# How do you calculate the derivative of intcos(t)/t dt from [x,3]?

Jun 30, 2015

#### Explanation:

Fundamental Theorem of Calculus Part 1 says (in part) that if $f$ is continuous on $\left[a , b\right]$ and function $g$ is defined on $\left[a , b\right]$ by

$g \left(x\right) = {\int}_{a}^{x} f \left(t\right) \mathrm{dt}$, then $g ' \left(x\right) = f \left(x\right)$ (for all $x \in \left(a , b\right)$)

$g \left(x\right) = {\int}_{x}^{3} \cos \frac{t}{t} \mathrm{dt}$

Clearly, in this question we have $f \left(t\right) = \cot \frac{t}{t}$.

Notice that FTC 1 requires the constant to be the lower limit of integration, so we use the properties of definite integral to write:

$g \left(x\right) = - {\int}_{3}^{x} \cos \frac{t}{t} \mathrm{dt}$

Now, we can see that $g ' \left(x\right) = - \cos \frac{x}{x}$.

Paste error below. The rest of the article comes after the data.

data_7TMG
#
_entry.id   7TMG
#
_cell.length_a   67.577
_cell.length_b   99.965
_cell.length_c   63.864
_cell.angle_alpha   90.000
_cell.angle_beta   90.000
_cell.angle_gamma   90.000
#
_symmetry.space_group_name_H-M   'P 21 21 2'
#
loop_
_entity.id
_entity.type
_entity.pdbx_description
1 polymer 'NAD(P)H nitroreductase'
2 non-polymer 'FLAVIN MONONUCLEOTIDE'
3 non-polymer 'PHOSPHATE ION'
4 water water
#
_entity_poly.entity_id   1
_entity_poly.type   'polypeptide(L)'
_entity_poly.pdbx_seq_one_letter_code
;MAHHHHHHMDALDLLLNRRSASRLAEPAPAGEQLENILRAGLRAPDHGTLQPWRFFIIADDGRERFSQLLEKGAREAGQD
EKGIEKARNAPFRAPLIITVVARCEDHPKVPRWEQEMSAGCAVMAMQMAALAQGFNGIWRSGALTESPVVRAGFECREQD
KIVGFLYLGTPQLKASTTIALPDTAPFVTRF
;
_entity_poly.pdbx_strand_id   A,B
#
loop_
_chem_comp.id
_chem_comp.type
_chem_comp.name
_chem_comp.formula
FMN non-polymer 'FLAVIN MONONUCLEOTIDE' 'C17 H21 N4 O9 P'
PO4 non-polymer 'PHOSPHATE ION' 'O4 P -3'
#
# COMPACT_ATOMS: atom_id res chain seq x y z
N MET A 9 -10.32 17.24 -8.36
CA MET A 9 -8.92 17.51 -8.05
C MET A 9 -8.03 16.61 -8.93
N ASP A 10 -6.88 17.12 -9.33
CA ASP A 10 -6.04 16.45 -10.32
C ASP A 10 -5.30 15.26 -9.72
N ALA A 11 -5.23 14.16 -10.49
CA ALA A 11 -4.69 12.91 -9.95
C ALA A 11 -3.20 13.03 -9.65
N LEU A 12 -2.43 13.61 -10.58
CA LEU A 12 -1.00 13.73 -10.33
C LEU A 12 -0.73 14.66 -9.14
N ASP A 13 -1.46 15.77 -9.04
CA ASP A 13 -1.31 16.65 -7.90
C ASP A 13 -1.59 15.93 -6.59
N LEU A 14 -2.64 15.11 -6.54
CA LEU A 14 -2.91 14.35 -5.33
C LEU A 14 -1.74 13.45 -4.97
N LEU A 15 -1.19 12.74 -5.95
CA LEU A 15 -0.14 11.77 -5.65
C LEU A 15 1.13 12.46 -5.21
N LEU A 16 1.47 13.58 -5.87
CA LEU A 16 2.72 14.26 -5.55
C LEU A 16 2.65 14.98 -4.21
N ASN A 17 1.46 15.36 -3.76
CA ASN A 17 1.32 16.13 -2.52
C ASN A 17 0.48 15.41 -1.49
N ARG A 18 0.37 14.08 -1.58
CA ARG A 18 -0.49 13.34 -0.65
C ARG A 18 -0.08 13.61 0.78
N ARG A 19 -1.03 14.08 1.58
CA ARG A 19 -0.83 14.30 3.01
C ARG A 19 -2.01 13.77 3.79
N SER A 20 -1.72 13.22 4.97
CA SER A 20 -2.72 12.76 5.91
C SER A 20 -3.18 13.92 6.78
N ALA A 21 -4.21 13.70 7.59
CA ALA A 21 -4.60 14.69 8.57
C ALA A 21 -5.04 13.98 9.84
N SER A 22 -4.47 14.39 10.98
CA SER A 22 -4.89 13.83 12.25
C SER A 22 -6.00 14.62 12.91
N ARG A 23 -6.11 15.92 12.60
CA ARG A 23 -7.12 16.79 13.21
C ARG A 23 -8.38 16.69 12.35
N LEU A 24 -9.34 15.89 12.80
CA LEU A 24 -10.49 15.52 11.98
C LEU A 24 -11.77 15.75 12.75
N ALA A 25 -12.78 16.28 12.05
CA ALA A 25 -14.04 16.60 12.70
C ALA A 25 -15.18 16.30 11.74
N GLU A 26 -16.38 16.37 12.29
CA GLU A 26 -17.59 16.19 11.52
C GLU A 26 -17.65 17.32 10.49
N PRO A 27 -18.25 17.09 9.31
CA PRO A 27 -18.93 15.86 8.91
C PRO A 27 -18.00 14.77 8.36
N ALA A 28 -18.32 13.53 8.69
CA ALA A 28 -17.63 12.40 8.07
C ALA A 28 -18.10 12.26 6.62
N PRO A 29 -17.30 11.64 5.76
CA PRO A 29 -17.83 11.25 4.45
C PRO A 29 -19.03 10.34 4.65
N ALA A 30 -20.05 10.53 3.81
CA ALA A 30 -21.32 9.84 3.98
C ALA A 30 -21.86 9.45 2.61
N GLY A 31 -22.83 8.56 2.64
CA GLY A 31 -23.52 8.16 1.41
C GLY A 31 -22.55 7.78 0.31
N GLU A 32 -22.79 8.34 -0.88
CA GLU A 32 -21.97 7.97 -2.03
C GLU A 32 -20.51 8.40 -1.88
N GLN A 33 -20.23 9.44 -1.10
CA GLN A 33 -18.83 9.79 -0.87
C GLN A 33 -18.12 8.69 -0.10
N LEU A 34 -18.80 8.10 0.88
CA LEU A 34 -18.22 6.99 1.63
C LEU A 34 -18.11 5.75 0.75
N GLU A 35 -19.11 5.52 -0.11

That's it. Stop! We are finished. Move on to the next question.
(On exams, the trickiest thing about this kind of question is often understanding how easy it is. We expect more work to be needed.)

example
Find the derivative of: $g \left(x\right) = {\int}_{1}^{x} \sin \frac{\frac{2 \pi t}{3}}{\sqrt{{t}^{3} - 2 t}} \mathrm{dt}$

It is: $g ' \left(x\right) = \sin \frac{\frac{2 \pi x}{3}}{\sqrt{{x}^{3} - 2 x}}$.

(It is so easy, that graders may penalize heavily for forgetting to change the variable $t$ to $x$.)